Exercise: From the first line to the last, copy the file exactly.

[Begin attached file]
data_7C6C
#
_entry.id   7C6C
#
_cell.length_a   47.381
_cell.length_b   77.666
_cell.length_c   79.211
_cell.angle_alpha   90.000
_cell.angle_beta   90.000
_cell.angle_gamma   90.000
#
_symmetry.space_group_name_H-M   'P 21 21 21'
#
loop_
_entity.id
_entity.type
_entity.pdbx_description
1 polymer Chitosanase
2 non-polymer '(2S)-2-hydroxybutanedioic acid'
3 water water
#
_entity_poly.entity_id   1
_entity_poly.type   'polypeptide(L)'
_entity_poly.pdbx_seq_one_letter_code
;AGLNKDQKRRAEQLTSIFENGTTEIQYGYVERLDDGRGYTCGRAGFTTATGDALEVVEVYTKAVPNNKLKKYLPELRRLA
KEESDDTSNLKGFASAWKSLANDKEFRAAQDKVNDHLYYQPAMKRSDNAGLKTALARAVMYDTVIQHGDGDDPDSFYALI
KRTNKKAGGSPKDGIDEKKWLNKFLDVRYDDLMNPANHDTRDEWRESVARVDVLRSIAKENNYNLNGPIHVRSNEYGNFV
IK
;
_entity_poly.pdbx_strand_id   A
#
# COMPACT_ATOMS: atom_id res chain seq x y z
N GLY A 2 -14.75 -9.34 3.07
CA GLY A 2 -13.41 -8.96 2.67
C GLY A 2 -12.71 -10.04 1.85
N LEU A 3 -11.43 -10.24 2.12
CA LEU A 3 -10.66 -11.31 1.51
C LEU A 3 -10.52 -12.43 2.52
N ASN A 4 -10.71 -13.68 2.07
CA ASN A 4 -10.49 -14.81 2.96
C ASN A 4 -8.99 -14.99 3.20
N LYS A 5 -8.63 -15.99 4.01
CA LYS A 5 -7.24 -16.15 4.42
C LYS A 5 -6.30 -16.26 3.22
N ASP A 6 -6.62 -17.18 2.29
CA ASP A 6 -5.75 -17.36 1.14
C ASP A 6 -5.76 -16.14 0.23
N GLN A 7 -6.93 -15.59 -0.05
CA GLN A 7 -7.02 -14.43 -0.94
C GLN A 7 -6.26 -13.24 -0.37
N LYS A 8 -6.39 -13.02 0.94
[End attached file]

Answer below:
data_7C6C
#
_entry.id   7C6C
#
_cell.length_a   47.381
_cell.length_b   77.666
_cell.length_c   79.211
_cell.angle_alpha   90.000
_cell.angle_beta   90.000
_cell.angle_gamma   90.000
#
_symmetry.space_group_name_H-M   'P 21 21 21'
#
loop_
_entity.id
_entity.type
_entity.pdbx_description
1 polymer Chitosanase
2 non-polymer '(2S)-2-hydroxybutanedioic acid'
3 water water
#
_entity_poly.entity_id   1
_entity_poly.type   'polypeptide(L)'
_entity_poly.pdbx_seq_one_letter_code
;AGLNKDQKRRAEQLTSIFENGTTEIQYGYVERLDDGRGYTCGRAGFTTATGDALEVVEVYTKAVPNNKLKKYLPELRRLA
KEESDDTSNLKGFASAWKSLANDKEFRAAQDKVNDHLYYQPAMKRSDNAGLKTALARAVMYDTVIQHGDGDDPDSFYALI
KRTNKKAGGSPKDGIDEKKWLNKFLDVRYDDLMNPANHDTRDEWRESVARVDVLRSIAKENNYNLNGPIHVRSNEYGNFV
IK
;
_entity_poly.pdbx_strand_id   A
#
# COMPACT_ATOMS: atom_id res chain seq x y z
N GLY A 2 -14.75 -9.34 3.07
CA GLY A 2 -13.41 -8.96 2.67
C GLY A 2 -12.71 -10.04 1.85
N LEU A 3 -11.43 -10.24 2.12
CA LEU A 3 -10.66 -11.31 1.51
C LEU A 3 -10.52 -12.43 2.52
N ASN A 4 -10.71 -13.68 2.07
CA ASN A 4 -10.49 -14.81 2.96
C ASN A 4 -8.99 -14.99 3.20
N LYS A 5 -8.63 -15.99 4.01
CA LYS A 5 -7.24 -16.15 4.42
C LYS A 5 -6.30 -16.26 3.22
N ASP A 6 -6.62 -17.18 2.29
CA ASP A 6 -5.75 -17.36 1.14
C ASP A 6 -5.76 -16.14 0.23
N GLN A 7 -6.93 -15.59 -0.05
CA GLN A 7 -7.02 -14.43 -0.94
C GLN A 7 -6.26 -13.24 -0.37
N LYS A 8 -6.39 -13.02 0.94